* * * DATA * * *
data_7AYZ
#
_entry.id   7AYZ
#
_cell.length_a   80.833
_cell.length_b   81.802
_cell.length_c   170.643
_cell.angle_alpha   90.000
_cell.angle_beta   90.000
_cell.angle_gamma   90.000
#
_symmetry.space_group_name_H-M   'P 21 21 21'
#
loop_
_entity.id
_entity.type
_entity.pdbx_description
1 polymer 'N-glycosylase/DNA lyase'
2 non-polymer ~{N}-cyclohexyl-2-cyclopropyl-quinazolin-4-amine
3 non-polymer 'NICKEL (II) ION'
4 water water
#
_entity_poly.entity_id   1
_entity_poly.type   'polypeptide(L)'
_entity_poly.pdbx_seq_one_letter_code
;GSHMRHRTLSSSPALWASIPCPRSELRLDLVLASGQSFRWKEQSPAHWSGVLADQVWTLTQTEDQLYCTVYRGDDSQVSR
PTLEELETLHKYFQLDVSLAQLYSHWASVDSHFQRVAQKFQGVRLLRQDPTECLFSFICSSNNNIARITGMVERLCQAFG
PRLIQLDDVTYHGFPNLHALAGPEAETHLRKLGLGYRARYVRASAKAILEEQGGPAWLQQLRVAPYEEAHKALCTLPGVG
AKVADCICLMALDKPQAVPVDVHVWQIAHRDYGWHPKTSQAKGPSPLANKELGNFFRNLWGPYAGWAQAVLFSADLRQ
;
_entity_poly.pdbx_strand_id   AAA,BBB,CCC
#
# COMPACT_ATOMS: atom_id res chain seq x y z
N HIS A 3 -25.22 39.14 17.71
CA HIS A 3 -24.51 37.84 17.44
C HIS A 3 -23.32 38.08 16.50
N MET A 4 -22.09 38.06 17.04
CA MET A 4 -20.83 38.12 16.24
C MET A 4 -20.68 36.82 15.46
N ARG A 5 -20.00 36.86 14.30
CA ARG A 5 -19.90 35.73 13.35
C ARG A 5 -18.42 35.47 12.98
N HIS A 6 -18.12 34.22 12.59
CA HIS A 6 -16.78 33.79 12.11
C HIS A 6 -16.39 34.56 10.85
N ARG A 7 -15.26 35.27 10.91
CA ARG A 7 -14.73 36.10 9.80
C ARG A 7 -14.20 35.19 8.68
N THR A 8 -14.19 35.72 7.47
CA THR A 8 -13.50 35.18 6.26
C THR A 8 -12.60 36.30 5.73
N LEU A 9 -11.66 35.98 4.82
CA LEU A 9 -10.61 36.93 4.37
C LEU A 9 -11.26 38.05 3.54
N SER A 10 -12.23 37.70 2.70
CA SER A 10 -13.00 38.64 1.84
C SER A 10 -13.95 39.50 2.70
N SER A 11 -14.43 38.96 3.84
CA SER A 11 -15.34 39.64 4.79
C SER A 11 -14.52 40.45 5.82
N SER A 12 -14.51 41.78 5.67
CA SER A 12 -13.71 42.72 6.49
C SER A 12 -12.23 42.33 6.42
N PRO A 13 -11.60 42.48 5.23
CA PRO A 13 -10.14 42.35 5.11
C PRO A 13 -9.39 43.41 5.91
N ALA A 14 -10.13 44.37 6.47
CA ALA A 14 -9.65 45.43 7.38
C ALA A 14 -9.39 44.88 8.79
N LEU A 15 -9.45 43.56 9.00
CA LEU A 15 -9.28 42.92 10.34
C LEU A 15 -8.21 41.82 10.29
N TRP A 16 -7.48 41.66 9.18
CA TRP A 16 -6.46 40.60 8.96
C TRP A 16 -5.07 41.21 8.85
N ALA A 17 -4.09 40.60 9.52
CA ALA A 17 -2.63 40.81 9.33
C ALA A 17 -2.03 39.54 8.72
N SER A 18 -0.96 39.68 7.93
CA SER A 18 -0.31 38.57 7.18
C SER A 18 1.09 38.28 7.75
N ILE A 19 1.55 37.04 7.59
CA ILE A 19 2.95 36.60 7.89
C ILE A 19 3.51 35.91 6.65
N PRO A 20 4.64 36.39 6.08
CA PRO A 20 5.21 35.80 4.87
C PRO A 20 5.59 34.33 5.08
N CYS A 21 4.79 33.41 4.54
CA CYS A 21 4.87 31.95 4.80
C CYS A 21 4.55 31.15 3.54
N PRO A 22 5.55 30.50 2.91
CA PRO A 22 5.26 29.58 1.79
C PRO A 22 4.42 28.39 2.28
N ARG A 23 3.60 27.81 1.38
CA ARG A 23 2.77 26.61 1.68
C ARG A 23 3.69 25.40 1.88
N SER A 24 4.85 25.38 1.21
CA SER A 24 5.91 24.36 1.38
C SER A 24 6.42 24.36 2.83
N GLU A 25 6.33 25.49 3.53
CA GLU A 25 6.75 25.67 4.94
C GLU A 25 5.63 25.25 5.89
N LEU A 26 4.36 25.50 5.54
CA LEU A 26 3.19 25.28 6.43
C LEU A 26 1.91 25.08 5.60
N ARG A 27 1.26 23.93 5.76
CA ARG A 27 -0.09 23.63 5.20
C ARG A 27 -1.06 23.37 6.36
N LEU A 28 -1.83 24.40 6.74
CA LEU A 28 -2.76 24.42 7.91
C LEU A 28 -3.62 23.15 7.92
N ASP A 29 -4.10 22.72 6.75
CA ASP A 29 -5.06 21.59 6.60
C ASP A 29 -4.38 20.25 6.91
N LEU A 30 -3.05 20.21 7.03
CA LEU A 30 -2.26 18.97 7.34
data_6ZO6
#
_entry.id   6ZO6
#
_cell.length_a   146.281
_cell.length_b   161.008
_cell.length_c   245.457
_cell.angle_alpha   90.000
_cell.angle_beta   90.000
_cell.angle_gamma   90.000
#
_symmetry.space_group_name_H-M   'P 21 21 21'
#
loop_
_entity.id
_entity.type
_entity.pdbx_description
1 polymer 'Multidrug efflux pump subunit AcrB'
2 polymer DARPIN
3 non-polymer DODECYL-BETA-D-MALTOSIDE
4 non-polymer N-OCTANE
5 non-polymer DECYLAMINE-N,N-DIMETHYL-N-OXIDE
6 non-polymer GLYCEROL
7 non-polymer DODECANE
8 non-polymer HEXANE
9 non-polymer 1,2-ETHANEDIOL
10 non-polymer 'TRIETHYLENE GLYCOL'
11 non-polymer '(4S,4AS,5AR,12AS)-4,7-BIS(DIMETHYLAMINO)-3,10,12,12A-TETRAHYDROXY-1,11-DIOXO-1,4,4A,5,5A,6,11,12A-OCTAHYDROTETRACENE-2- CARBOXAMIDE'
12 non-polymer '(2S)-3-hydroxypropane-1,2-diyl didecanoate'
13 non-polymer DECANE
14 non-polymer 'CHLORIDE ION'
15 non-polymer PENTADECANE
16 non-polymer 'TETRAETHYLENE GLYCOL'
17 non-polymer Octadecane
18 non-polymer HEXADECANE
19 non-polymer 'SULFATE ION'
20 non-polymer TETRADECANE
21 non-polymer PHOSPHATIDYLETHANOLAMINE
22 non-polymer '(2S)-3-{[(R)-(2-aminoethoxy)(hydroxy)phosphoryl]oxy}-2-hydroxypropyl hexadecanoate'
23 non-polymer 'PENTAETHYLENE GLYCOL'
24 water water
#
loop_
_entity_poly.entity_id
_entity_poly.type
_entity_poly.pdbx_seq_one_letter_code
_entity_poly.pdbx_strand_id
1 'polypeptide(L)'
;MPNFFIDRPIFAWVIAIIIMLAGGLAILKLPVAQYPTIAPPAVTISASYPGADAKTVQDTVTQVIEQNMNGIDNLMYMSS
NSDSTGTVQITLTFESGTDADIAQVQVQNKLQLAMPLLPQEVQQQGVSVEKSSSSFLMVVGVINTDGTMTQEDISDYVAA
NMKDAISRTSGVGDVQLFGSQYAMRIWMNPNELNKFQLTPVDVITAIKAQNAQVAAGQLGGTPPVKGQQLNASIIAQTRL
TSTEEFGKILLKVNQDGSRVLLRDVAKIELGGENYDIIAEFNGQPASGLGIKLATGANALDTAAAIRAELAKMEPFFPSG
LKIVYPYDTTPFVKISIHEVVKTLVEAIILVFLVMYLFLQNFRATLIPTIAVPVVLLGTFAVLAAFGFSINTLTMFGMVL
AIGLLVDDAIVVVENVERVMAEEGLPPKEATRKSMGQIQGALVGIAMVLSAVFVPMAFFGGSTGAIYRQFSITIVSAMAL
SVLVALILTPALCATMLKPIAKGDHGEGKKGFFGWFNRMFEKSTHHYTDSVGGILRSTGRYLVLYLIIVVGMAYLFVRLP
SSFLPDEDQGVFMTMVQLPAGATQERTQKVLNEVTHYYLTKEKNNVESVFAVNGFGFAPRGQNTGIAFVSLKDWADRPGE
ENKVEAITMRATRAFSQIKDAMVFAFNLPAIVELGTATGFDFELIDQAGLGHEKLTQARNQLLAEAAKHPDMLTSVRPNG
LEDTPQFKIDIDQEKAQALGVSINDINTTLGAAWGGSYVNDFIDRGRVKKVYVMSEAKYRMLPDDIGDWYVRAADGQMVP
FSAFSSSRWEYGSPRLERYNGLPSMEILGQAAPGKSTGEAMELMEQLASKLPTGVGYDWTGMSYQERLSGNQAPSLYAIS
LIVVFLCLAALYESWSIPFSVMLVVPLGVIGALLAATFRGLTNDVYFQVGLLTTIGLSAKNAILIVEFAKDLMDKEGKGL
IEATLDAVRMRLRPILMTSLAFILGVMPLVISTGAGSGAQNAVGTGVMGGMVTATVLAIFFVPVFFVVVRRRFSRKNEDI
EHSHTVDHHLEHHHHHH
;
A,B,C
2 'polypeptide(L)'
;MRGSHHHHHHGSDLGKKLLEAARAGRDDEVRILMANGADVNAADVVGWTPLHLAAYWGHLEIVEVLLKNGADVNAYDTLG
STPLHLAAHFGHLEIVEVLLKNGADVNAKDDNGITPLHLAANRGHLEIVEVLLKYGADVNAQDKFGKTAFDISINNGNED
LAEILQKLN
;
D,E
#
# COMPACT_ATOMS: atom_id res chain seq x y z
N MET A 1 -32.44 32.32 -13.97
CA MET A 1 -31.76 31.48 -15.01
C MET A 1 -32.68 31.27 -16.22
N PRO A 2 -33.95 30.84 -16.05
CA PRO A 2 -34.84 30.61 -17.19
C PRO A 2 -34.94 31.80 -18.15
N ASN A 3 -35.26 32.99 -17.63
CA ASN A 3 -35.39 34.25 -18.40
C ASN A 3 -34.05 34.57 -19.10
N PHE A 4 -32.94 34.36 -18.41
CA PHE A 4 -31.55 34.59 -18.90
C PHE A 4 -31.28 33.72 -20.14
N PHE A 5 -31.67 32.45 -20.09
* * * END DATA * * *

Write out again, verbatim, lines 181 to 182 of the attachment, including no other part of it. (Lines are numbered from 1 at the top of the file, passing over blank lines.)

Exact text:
2 'polypeptide(L)'
;MRGSHHHHHHGSDLGKKLLEAARAGRDDEVRILMANGADVNAADVVGWTPLHLAAYWGHLEIVEVLLKNGADVNAYDTLG